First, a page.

Are the days of cheap power bills at an end?
MILLIONS of gas and electricity users face further increases in their bills - despite the recent record price rises.
Scottish Gas and ScottishPower, the two biggest players in the market, refused to rule out a further round of price rises. A ScottishPower spokesman admitted: "The era of cheap electricity is over."
Energywatch Scotland, a industry watchdog, advised consumers to shop around to find a better deal on their fuel bills. It said consumers should now switch from the main suppliers as another increase in bills would widen the divide between the two big players and the rest of the market.
Graham Kerr, a spokesman for the watchdog, said: "People should no longer be scared to move away from ScottishPower and Scottish Gas. If you live in Scotland you can not buy any more expensive gas than Scottish Gas, or more expensive electricity than ScottishPower. Every other supplier available is cheaper.
"I would advise any consumer not to fear making the switch. It is the same gas and the same electricity you are supplied with after making the switch. The only difference is that you save money."
Scottish gas bills have risen continuously since 2002, with the biggest increase coming in the past year.
ScottishPower has increased prices by 11.8 per cent for gas and 8 per cent for electricity, effective from 4 October. Scottish Gas increased prices by of 12.4 per cent for gas and 9.4 per cent for electricity, which came into effect on 20 September.
The recent increases have highlighted the benefits to consumers who switch energy suppliers. When switching from both gas and electricity, a low user will save £119 a year: £70 on gas and £49 on electricity. A medium user will save £175 per annum: £94 on gas and £81 on electricity. And a high user will save £224 a year: £125 on gas and £99 on electricity.
Energywatch Scotland has also advised consumers not to be concerned about poorer customer service from a new supplier. All of Scotland’s major suppliers are broadly similar, offering similar payment methods and receiving a similar number of complaints, it said.
Mr Kerr said: "Do not stay loyal to Scottish Gas and ScottishPower because of the ‘Scottish’ tag. They are not Scottish companies - the ‘Scottish’ tag is only a branding exercise. They have many more customers in England."
The average annual gas bill for a medium user with Scottish Gas is now £452 - £52 higher than their next competitor.
Scotland has experienced fractionally cheaper energy prices since industry privatisation in 1990. In real terms, the average gas bill remains just £3 higher than it was 14 years ago, while electricity has actually fallen by £23 in that period. Experts say that, as a result of trying to gain a foothold in the market economy, the energy suppliers have been keeping prices artificially low for too long.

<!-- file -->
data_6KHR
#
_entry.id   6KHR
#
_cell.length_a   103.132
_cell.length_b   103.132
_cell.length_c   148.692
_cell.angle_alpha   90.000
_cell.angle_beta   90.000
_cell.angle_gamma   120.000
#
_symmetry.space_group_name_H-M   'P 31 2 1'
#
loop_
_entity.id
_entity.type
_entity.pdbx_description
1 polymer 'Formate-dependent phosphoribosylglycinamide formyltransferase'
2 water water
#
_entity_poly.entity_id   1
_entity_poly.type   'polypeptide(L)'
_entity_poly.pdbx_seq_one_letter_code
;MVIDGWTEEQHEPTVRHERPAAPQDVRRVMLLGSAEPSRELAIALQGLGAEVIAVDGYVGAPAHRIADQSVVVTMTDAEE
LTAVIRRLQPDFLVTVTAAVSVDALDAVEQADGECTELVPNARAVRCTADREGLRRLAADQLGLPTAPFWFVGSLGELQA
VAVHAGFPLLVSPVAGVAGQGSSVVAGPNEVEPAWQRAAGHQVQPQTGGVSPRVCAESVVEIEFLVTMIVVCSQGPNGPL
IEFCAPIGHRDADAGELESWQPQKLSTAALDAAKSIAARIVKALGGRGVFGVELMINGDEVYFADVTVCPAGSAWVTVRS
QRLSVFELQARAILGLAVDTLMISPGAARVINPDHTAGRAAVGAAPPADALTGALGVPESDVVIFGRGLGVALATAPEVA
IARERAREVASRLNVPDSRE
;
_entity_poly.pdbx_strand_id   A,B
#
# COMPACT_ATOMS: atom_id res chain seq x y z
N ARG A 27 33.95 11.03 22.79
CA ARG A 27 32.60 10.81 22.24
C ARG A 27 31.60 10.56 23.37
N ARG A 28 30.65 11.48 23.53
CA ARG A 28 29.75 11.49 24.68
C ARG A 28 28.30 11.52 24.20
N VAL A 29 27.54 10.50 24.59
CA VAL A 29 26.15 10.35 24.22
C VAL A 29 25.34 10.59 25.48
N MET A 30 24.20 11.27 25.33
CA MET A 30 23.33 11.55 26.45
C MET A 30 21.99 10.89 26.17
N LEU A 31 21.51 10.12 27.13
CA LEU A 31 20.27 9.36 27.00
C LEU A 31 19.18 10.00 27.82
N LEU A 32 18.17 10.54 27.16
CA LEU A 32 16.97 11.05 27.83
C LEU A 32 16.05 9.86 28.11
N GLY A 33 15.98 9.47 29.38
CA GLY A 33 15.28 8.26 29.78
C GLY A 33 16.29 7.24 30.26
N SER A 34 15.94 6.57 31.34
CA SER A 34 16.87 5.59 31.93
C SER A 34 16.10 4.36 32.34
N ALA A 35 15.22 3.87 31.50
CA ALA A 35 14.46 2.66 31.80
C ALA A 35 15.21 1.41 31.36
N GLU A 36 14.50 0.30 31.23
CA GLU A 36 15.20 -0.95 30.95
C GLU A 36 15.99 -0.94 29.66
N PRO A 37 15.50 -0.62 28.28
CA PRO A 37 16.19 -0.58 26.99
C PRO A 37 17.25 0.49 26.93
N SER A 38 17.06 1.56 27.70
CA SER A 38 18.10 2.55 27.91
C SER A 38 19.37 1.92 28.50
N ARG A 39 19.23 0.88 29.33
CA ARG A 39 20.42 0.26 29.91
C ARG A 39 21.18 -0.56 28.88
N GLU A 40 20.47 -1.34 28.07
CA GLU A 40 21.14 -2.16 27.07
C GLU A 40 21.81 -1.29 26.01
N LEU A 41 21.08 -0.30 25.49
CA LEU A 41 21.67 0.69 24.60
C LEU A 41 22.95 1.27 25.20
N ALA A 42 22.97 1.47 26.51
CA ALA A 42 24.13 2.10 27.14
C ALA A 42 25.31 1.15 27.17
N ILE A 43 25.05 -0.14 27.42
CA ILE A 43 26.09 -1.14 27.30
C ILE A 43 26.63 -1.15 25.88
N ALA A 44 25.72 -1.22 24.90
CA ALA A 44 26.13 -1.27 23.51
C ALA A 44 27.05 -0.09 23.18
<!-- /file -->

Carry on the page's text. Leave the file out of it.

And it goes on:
Higher wholesale gas prices have been blamed for the rising costs. A report by the energy regulator Ofgem, published yesterday, said the increase in wholesale prices was a result of the cost of imports and falling domestic supplies. The report concluded that 30 per cent of the recent rise is due to high oil prices in Europe.
Colin McSeveny, a spokesman for ScottishPower, said: "The era of cheap electricity is over. All companies will pass on the wholesale price increases to their customers. There will be similar increases in different ways. However, we will try to keep our prices as competitive as is possible."
The fear for consumers is that this latest round of energy price rises may only be the start of a trend as the price begins to become more realistic. While average electricity prices gradually rose by £2 in 2002, £4 in 2003 and £7 this year, average gas prices exploded, with a large 19 per cent rise in 2002 followed by a modest 8 per cent rise in 2003, then a huge 52 per cent rise going into 2004.
Scottish Gas also refused to rule out the prospect of future price rises being passed on to the consumer. Suppliers already suffered from a 28 per cent rise in wholesalers’ prices in 2004, with a predicted 25 per cent rise in 2005.
Clare Welsh, a spokeswoman for Scottish Gas, admitted that future wholesale price increases may be passed on to customers again through further rises next year.
She said: "We need to respond to market conditions. Nobody likes to put up their prices, but we need to respond to the rises that we suffer. If we’re increasingly relying on imports, then we’ll have to combat that. In terms of future price announcements, there are no plans.
"The action that we have taken was aimed at making us less exposed to market fluctuations. Our main aim remains to offer a secure supply of service and good customer service. We’ll work with any customer who contacts us and help them deal with their bills. Changing their methods of payment may help offset the cost of the rises."
Scottish Hydro-Electric has announced that they will not be putting up prices until at least the end of the year, and as far into winter as they can sustain.
Alan Young, a spokesman for the company, said: "It is undoubtedly true that wholesale gas prices have gone up significantly and companies respond to that in different ways. We have decided, in the competitive market, to hold prices for as long as we possibly can."
However, Energywatch Scotland remains concerned that consumers may be suffering from information about the market not being available to them.
Graham Kerr said yesterday: "Transparency in the market is essential.
"Something strange is happening further up the supply chain, and there is even speculation that there could be a cartel operating. Until it is investigated, we won’t know.
"Suppliers need to demonstrate quite clearly why their prices have gone up and how they’ve passed on the cost to the consumer."
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